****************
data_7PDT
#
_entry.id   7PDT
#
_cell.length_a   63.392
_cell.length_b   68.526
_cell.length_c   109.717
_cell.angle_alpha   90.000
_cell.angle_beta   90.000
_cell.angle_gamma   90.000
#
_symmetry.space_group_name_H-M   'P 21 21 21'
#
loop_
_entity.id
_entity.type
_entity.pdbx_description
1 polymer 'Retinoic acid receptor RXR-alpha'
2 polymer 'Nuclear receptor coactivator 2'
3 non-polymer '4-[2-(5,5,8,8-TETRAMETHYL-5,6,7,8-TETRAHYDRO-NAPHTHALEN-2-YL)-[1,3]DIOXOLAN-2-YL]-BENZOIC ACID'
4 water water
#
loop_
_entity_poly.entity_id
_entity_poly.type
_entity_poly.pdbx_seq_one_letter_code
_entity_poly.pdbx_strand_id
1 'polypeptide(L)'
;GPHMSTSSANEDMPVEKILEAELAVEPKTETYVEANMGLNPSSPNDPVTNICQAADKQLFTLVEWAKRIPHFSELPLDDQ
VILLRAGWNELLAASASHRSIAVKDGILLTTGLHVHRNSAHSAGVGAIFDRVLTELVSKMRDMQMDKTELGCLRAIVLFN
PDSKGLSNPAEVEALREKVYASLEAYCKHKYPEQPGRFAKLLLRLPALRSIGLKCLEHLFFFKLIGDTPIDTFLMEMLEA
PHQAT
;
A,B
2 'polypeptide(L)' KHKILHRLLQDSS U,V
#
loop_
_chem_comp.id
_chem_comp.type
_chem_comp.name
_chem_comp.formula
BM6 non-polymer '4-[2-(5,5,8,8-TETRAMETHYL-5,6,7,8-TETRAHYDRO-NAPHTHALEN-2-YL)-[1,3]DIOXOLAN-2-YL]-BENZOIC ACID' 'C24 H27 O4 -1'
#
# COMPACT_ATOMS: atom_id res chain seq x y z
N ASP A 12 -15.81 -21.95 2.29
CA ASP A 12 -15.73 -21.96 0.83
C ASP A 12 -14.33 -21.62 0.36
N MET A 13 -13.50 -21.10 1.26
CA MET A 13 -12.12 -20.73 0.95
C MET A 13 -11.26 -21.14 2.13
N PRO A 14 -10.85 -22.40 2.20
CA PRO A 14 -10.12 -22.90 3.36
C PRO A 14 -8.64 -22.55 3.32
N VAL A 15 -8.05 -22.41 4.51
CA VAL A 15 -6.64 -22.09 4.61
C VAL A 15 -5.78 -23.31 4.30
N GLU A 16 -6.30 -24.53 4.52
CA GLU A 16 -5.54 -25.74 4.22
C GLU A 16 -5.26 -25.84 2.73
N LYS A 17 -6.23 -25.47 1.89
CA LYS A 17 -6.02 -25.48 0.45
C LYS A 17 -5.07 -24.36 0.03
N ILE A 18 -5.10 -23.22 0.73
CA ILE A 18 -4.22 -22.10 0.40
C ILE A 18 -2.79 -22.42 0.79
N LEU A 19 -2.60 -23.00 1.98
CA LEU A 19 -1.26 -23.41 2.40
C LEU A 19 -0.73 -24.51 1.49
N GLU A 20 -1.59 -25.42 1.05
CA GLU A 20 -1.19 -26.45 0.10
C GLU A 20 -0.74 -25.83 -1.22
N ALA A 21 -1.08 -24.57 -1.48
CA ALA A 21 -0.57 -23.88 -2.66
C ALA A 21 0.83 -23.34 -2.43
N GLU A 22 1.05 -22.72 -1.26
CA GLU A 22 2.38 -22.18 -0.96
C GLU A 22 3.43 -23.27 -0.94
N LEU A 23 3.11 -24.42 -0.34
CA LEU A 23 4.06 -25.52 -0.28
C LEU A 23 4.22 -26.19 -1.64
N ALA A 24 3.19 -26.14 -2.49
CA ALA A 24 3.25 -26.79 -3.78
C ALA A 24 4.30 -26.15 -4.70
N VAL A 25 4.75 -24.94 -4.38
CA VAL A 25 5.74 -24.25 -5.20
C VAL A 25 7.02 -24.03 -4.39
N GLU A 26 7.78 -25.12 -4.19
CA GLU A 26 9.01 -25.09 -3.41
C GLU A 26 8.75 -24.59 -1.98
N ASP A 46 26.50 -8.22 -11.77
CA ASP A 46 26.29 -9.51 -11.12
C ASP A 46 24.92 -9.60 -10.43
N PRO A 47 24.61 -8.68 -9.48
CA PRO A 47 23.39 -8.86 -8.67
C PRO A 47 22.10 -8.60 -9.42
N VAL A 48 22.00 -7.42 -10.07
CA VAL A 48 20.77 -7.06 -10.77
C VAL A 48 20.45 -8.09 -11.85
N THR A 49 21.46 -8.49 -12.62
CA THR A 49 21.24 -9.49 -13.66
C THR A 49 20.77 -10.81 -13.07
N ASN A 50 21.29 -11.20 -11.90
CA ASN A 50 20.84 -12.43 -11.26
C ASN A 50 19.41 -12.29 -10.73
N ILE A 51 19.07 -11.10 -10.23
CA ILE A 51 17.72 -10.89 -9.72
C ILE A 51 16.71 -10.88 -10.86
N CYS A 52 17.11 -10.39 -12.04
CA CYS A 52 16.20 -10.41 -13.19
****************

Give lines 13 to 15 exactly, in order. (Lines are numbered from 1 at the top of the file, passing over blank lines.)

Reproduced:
#
loop_
_entity.id